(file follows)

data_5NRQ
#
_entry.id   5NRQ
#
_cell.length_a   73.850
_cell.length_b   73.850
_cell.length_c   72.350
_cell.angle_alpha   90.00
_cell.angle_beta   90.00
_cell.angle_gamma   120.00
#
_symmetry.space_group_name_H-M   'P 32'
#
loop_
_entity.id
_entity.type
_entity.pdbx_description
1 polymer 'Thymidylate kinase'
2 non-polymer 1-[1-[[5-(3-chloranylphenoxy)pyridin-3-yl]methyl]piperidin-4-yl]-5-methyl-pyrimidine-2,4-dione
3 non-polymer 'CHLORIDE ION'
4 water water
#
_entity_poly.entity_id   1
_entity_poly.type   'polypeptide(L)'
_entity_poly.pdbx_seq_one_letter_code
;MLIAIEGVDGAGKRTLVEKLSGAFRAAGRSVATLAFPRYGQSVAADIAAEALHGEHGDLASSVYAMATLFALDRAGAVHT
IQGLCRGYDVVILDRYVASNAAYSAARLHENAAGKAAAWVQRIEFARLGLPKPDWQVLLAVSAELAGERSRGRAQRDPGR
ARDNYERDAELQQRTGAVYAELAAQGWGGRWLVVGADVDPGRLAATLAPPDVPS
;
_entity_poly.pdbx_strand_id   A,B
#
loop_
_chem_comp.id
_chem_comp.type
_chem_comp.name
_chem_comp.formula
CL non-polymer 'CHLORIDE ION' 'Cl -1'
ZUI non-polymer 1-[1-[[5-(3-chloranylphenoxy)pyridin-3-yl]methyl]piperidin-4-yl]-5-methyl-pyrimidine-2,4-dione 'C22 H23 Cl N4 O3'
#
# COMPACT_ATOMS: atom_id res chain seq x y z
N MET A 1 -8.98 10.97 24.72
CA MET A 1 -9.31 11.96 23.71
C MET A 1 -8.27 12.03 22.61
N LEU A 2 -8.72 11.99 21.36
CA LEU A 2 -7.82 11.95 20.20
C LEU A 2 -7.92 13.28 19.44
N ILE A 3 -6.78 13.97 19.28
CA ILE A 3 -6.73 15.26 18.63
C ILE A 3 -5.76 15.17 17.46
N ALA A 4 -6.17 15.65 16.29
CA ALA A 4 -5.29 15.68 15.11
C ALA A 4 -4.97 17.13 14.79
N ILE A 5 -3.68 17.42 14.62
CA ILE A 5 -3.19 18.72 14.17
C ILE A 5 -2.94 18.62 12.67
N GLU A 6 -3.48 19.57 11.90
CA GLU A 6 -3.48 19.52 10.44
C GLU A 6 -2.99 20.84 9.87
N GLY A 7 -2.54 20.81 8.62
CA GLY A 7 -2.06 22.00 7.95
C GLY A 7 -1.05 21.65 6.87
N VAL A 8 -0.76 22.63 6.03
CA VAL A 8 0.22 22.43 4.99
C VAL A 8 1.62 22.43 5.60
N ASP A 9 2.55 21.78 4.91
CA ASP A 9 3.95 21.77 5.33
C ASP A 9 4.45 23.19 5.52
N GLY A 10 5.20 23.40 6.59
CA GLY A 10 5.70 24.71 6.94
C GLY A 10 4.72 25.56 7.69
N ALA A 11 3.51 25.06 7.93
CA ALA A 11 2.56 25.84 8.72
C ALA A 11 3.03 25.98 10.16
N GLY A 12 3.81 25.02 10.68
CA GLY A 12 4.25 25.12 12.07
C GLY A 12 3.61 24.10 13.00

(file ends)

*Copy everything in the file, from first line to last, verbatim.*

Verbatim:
data_5NRQ
#
_entry.id   5NRQ
#
_cell.length_a   73.850
_cell.length_b   73.850
_cell.length_c   72.350
_cell.angle_alpha   90.00
_cell.angle_beta   90.00
_cell.angle_gamma   120.00
#
_symmetry.space_group_name_H-M   'P 32'
#
loop_
_entity.id
_entity.type
_entity.pdbx_description
1 polymer 'Thymidylate kinase'
2 non-polymer 1-[1-[[5-(3-chloranylphenoxy)pyridin-3-yl]methyl]piperidin-4-yl]-5-methyl-pyrimidine-2,4-dione
3 non-polymer 'CHLORIDE ION'
4 water water
#
_entity_poly.entity_id   1
_entity_poly.type   'polypeptide(L)'
_entity_poly.pdbx_seq_one_letter_code
;MLIAIEGVDGAGKRTLVEKLSGAFRAAGRSVATLAFPRYGQSVAADIAAEALHGEHGDLASSVYAMATLFALDRAGAVHT
IQGLCRGYDVVILDRYVASNAAYSAARLHENAAGKAAAWVQRIEFARLGLPKPDWQVLLAVSAELAGERSRGRAQRDPGR
ARDNYERDAELQQRTGAVYAELAAQGWGGRWLVVGADVDPGRLAATLAPPDVPS
;
_entity_poly.pdbx_strand_id   A,B
#
loop_
_chem_comp.id
_chem_comp.type
_chem_comp.name
_chem_comp.formula
CL non-polymer 'CHLORIDE ION' 'Cl -1'
ZUI non-polymer 1-[1-[[5-(3-chloranylphenoxy)pyridin-3-yl]methyl]piperidin-4-yl]-5-methyl-pyrimidine-2,4-dione 'C22 H23 Cl N4 O3'
#
# COMPACT_ATOMS: atom_id res chain seq x y z
N MET A 1 -8.98 10.97 24.72
CA MET A 1 -9.31 11.96 23.71
C MET A 1 -8.27 12.03 22.61
N LEU A 2 -8.72 11.99 21.36
CA LEU A 2 -7.82 11.95 20.20
C LEU A 2 -7.92 13.28 19.44
N ILE A 3 -6.78 13.97 19.28
CA ILE A 3 -6.73 15.26 18.63
C ILE A 3 -5.76 15.17 17.46
N ALA A 4 -6.17 15.65 16.29
CA ALA A 4 -5.29 15.68 15.11
C ALA A 4 -4.97 17.13 14.79
N ILE A 5 -3.68 17.42 14.62
CA ILE A 5 -3.19 18.72 14.17
C ILE A 5 -2.94 18.62 12.67
N GLU A 6 -3.48 19.57 11.90
CA GLU A 6 -3.48 19.52 10.44
C GLU A 6 -2.99 20.84 9.87
N GLY A 7 -2.54 20.81 8.62
CA GLY A 7 -2.06 22.00 7.95
C GLY A 7 -1.05 21.65 6.87
N VAL A 8 -0.76 22.63 6.03
CA VAL A 8 0.22 22.43 4.99
C VAL A 8 1.62 22.43 5.60
N ASP A 9 2.55 21.78 4.91
CA ASP A 9 3.95 21.77 5.33
C ASP A 9 4.45 23.19 5.52
N GLY A 10 5.20 23.40 6.59
CA GLY A 10 5.70 24.71 6.94
C GLY A 10 4.72 25.56 7.69
N ALA A 11 3.51 25.06 7.93
CA ALA A 11 2.56 25.84 8.72
C ALA A 11 3.03 25.98 10.16
N GLY A 12 3.81 25.02 10.68
CA GLY A 12 4.25 25.12 12.07
C GLY A 12 3.61 24.10 13.00